- Convert to other media: You don’t always need to rewrite or spin your text content. You always have the option to convert them into infographics, podcasts, and videos. While it’s easier said than done, it allows your site to have a diverse array of content for your visitors to consume and search engines to index.
Refreshing your old content should be a part of your scalable SEO workflow and long-term SEO strategy. And as you can see on paper, it’s efficient to do and will require less resources than getting more people to produce unique and fresh content.
- Improve website performance and structure
At this point, you know very well how a site’s load speed affects search engine rankings. As your site grows into one for an enterprise, you shouldn’t slack off when it comes to optimizing your website’s performance.
One of your options is to migrate to a better and faster web host. Another option is to use a better content management system (CMS). Also, if you have a deeper understanding of markups, scripts, and server stack management, don’t hesitate to optimize your code and apply updates on your backend.
Aside from speed, you can also work on your web structure and sitemap. As the number of pages in your sites grows, navigating it can become especially tricky. A few things you can do is to add new categories for some of the pages you have. Another thing you can do is to archive your underperforming pages and those with expired content (e.g., irrelevant, debunked, erroneous).
With archiving, you should also make sure that your code 404s (content not found) and 301s (permanent redirects) are working. It depends on which error message or action you would place instead of the archived pages, but make sure you put something that will work.
Create a solid SEO team
Having a solid SEO team is half the formula to success in enterprise SEO. However, it’s not easy to find one and replace your old team. So, it’s often the best and much efficient choice to keep your current one and make some adjustments. Just like your workflow, a great team can scale with you even if the company gets even larger. Here’s what you can do to start:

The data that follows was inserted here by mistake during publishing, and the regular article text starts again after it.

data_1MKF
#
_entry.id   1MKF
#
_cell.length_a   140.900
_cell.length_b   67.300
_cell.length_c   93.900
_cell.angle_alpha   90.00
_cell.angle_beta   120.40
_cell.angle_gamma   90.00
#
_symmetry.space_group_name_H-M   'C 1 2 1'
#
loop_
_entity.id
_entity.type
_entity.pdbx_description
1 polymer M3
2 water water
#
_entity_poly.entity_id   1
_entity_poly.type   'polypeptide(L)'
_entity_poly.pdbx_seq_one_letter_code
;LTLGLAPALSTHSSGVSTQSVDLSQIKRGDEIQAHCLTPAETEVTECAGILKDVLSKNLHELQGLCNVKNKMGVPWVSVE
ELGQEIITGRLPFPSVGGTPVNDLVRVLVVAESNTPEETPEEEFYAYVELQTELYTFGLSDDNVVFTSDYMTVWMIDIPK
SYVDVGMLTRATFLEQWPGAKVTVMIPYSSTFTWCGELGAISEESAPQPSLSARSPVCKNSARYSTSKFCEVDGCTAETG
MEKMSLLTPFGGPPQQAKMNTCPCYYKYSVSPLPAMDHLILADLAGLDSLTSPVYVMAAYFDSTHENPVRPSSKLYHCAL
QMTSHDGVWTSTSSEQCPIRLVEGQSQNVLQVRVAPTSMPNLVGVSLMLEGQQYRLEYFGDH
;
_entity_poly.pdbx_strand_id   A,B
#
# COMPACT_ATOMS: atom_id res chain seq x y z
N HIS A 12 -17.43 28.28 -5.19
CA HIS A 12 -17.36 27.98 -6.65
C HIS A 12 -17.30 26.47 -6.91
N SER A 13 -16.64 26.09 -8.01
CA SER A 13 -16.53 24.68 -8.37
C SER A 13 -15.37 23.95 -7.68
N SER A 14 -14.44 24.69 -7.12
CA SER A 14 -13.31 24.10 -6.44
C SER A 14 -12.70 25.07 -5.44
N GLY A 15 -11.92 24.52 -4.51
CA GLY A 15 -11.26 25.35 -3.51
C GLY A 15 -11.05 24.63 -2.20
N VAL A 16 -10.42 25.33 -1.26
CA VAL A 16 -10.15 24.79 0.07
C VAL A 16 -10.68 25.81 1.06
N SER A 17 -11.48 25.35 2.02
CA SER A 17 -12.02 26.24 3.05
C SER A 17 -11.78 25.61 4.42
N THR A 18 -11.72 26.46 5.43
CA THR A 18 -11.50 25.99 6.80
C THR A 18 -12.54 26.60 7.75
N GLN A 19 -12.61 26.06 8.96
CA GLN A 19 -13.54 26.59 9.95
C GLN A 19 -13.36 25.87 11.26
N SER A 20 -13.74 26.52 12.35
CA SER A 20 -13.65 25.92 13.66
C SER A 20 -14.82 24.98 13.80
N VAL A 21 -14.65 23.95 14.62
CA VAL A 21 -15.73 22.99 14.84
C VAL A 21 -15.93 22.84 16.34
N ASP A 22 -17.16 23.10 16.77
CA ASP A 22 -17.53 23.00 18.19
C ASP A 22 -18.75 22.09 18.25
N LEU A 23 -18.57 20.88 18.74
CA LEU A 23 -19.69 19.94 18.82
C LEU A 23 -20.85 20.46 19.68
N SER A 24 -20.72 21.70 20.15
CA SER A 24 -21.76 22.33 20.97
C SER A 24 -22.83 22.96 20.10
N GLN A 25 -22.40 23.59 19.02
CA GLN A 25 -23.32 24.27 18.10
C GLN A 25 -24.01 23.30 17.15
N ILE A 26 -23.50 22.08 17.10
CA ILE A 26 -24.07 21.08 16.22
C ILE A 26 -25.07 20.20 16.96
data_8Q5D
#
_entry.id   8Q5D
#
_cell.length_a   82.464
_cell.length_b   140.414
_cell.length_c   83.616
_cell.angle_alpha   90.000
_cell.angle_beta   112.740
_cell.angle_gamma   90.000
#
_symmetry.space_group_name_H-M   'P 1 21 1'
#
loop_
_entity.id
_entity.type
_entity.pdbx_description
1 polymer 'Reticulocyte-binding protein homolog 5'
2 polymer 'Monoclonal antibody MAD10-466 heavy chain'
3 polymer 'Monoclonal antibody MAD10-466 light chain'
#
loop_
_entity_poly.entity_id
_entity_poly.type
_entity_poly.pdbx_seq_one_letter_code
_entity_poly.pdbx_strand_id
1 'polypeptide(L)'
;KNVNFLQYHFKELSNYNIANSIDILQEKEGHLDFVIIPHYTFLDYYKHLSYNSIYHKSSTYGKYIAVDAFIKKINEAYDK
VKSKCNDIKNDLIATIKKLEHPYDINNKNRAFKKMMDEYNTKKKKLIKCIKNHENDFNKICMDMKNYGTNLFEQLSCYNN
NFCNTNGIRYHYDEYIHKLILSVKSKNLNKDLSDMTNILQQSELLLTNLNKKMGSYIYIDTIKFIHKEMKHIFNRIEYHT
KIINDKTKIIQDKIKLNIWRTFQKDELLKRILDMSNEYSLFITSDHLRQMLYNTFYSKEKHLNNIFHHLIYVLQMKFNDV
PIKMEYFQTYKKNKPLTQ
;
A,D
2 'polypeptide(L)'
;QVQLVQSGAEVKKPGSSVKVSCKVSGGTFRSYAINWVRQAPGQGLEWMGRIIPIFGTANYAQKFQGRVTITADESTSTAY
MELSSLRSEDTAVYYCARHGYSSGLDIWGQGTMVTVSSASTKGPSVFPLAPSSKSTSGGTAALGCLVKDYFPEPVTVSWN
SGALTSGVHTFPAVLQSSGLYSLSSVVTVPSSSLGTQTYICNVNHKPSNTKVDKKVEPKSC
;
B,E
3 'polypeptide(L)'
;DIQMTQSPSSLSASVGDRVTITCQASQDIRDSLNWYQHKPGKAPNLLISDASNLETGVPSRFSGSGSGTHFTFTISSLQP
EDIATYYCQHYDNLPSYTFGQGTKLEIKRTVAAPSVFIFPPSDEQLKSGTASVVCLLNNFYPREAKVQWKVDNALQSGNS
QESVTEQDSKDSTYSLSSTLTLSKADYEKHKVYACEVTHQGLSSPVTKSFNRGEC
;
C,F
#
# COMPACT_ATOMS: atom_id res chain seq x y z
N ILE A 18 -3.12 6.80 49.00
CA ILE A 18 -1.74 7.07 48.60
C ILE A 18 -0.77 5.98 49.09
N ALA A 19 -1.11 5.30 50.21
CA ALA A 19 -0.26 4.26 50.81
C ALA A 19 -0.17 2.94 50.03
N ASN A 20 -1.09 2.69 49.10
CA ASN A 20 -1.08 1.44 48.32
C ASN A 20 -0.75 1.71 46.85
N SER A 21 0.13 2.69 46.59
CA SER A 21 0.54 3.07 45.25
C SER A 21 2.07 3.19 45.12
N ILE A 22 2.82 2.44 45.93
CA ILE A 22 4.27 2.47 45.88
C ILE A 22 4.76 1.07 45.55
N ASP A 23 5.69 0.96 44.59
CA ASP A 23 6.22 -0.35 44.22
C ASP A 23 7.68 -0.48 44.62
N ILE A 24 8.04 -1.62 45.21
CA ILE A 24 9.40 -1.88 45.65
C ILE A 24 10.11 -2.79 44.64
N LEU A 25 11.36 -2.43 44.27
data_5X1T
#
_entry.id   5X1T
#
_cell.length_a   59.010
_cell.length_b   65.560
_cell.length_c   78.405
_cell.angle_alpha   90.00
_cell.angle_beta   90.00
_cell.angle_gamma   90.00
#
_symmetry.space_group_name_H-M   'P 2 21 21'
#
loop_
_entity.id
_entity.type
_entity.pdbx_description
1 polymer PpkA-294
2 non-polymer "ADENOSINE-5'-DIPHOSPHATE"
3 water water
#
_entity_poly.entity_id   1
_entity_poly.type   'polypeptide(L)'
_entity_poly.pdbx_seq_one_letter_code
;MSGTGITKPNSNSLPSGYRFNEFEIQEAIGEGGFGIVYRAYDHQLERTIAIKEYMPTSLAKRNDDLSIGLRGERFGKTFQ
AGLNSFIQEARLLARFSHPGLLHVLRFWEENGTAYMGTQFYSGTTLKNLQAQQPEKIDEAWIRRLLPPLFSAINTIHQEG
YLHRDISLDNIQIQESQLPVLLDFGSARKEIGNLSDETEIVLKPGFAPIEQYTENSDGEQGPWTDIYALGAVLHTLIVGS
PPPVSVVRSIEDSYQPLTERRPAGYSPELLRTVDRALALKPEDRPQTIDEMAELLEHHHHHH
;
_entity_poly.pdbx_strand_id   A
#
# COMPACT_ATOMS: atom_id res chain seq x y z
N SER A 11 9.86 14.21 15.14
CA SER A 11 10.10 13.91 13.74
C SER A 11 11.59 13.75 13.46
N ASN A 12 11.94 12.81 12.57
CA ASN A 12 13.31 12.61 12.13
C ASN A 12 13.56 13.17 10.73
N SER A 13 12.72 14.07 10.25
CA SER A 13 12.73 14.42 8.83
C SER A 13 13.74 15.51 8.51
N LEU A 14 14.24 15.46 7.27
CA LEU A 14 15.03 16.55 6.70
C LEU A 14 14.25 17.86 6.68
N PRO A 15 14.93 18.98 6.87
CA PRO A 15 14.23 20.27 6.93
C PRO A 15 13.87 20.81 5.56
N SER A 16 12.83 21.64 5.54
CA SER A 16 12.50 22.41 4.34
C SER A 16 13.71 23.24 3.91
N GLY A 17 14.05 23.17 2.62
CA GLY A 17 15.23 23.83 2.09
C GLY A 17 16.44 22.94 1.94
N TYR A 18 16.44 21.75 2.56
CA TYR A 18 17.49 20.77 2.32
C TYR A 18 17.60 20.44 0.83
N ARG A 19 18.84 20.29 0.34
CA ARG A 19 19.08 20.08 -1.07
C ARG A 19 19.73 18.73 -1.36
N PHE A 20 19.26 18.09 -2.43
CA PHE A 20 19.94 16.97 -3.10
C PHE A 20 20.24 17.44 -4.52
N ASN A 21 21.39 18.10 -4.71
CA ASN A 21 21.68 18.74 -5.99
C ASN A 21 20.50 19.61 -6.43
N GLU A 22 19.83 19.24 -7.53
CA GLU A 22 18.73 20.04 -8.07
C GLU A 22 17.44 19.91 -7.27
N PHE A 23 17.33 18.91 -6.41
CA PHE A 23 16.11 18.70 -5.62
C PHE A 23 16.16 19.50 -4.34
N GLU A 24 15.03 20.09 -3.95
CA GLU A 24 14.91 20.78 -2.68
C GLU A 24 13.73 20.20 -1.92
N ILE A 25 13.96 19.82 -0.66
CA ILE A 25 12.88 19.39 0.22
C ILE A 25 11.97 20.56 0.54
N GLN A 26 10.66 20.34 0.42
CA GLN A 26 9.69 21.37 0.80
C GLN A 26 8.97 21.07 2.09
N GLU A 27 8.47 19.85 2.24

- Team restructuring: Your current team may have been your go-to experts when you were still small. But when things get larger, they may need to make way for more people, typically ones from outsourced and third-parties. Also, make sure they’re prepared to handle other people. Back then, they may be the ones doing the legwork. Now, they will be in a position where they track, monitor, and manage. It’s a significant change, and they need to be prepared.
- Get some more money: SEO on an enterprise level requires more work and cash. Remember to set aside a bigger budget for your SEO team. Buying ads, hiring content creators, and getting third-party SEO services cost a lot.
- Prepare them for organizational politics: In a small business, an SEO team’s goal is tightly aligned with what the business needs. In enterprises, their job is to align with the business needs and the demands of executives and other stakeholders. Remember that those people hold your budget. If you can’t get their buy-in, you can say goodbye to your team’s effectiveness.
- Make them establish and focus on KPIs: To ensure you can get the buy-in, you must ensure that your SEO workflow or processes meet and follows standard key performance indicators (KPIs).
Also, let them understand that when they present their reports, they must make sure to only focus on KPIs that executives and stakeholders would understand and care about. They don’t care about the effects of brand awareness and coverage issues. They want tangible numbers—those that can directly affect profit, like conversion rate and reach.
And of course, they shouldn’t forget that they should emphasize on how much returns on investment (ROI) their efforts are making. After all, it’s the best measure of success that everyone can understand, and it’s actually their ultimate goal. SEO at an enterprise level gives the team more freedom and time, but they still need to ensure that their work can pay for itself.
While changes and benefits are immediate in small-business SEO, they’re slow at an enterprise level. Not to mention that the results you want will also be on a larger scale. Understand that this isn’t a drawback—it’s an advantage.
As an enterprise, you have more time and resources. After all, you don’t rely on SEO alone to boost your profits. You have other channels and departments to help. With time on your side, you’re also free to experiment on what works and what doesn’t.
With that kind of situation, you have more legroom. However, it doesn’t mean that you should slack off and let your SEO perform badly. To prevent that, make sure that you follow this simple formula: develop a great team and use scalable SEO for enterprise.